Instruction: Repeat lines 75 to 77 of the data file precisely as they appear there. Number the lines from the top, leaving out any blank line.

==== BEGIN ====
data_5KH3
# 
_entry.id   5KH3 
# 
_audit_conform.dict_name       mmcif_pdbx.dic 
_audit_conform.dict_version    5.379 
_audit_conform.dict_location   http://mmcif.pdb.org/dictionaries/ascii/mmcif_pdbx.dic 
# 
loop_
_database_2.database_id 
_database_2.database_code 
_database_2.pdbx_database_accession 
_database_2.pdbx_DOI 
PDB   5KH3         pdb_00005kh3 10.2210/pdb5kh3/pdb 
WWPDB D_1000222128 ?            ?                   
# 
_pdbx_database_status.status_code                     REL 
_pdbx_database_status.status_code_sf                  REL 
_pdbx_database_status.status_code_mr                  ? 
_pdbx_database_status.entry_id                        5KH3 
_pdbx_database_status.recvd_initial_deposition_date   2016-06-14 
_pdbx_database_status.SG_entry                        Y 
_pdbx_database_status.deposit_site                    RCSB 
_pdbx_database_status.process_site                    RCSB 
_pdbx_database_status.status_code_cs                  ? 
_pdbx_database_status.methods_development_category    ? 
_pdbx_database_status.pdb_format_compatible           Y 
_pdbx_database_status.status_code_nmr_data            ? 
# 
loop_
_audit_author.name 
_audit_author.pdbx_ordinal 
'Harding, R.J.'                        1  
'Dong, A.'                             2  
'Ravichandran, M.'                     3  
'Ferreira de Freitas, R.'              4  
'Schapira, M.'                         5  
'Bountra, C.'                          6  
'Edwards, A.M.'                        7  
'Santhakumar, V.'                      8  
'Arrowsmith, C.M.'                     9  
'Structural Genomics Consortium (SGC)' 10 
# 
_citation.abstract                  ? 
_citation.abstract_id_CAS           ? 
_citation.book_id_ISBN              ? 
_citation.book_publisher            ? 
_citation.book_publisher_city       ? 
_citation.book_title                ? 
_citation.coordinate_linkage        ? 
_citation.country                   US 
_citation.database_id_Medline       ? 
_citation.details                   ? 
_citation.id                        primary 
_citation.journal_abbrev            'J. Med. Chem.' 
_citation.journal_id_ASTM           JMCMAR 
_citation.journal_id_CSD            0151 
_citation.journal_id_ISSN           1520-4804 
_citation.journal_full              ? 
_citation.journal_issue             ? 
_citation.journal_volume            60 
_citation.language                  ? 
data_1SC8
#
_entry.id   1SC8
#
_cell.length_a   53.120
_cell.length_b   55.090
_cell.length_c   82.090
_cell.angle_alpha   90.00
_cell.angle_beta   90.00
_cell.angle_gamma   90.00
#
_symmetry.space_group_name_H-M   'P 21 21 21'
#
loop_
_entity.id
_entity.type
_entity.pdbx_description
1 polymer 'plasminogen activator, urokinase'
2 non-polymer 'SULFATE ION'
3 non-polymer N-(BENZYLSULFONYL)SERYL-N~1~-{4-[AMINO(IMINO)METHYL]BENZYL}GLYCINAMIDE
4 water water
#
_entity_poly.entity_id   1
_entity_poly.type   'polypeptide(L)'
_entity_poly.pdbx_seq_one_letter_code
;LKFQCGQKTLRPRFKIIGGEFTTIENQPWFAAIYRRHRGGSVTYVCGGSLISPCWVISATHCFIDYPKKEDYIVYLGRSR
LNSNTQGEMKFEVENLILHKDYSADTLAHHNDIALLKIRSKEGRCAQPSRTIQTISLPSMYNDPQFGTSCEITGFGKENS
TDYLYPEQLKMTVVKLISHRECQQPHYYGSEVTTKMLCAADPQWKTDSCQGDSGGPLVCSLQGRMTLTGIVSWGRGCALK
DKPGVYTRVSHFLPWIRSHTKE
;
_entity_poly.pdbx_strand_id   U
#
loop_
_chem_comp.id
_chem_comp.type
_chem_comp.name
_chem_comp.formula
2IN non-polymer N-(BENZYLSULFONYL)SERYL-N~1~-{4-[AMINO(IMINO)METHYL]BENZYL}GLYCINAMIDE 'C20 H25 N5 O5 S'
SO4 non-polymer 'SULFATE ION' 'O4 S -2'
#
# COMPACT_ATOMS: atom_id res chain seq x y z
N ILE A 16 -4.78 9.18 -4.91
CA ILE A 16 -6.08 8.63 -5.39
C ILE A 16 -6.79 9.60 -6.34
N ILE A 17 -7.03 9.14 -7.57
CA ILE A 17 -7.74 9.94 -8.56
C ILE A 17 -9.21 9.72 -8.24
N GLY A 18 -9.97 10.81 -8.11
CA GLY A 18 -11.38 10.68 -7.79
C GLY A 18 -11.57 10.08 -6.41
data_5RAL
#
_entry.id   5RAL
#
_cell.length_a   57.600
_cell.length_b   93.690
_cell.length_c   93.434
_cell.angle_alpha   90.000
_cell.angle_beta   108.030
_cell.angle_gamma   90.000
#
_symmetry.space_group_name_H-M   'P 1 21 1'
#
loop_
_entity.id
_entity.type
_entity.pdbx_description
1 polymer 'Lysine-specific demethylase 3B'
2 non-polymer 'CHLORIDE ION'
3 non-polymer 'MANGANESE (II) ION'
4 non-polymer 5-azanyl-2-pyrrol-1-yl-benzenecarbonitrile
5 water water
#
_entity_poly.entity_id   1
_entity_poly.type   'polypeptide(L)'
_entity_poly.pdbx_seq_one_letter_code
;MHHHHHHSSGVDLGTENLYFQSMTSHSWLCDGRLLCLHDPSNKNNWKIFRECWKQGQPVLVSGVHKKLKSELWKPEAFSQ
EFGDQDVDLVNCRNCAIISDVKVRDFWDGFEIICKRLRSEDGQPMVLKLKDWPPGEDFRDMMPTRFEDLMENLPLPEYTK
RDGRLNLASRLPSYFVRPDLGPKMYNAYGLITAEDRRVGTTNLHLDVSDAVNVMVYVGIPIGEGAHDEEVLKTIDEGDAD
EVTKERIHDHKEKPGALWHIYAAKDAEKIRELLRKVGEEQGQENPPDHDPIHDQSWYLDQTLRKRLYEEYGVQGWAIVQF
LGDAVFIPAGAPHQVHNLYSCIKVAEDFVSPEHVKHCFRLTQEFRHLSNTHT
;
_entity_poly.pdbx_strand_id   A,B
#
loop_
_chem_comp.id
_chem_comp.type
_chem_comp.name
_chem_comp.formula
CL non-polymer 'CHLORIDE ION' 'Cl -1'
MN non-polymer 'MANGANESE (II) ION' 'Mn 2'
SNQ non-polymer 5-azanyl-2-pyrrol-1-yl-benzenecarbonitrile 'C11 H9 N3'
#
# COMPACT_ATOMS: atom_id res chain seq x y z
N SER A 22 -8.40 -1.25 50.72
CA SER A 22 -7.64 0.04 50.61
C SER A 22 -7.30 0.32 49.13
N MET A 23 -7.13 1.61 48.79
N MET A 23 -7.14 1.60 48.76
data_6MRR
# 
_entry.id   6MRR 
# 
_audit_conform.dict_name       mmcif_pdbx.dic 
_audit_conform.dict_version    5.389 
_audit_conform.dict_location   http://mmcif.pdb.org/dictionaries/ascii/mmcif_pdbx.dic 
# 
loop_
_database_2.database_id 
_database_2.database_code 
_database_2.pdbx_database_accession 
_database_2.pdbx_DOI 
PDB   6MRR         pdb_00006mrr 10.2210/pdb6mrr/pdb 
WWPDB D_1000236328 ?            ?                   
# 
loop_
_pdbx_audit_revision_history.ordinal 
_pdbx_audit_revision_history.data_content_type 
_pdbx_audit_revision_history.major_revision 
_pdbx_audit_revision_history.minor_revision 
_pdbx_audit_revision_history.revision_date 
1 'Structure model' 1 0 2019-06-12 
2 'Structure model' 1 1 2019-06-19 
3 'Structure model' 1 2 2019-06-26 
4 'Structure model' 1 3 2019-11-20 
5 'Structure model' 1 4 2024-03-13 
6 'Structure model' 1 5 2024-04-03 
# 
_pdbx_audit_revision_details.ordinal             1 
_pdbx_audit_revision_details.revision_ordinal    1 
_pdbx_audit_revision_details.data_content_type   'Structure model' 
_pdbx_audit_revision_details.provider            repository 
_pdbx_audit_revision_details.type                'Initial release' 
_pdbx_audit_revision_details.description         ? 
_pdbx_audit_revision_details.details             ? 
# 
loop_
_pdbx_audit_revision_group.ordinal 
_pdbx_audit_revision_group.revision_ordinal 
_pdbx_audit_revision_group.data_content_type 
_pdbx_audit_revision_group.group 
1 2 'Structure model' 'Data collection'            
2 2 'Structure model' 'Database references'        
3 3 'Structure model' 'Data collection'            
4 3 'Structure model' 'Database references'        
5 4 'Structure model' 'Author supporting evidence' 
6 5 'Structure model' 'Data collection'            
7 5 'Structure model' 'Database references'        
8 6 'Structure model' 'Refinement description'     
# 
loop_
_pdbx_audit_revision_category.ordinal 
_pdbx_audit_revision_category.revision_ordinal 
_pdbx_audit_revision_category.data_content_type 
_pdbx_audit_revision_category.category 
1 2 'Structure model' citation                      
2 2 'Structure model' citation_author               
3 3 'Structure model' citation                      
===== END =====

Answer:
#
loop_
_entity.id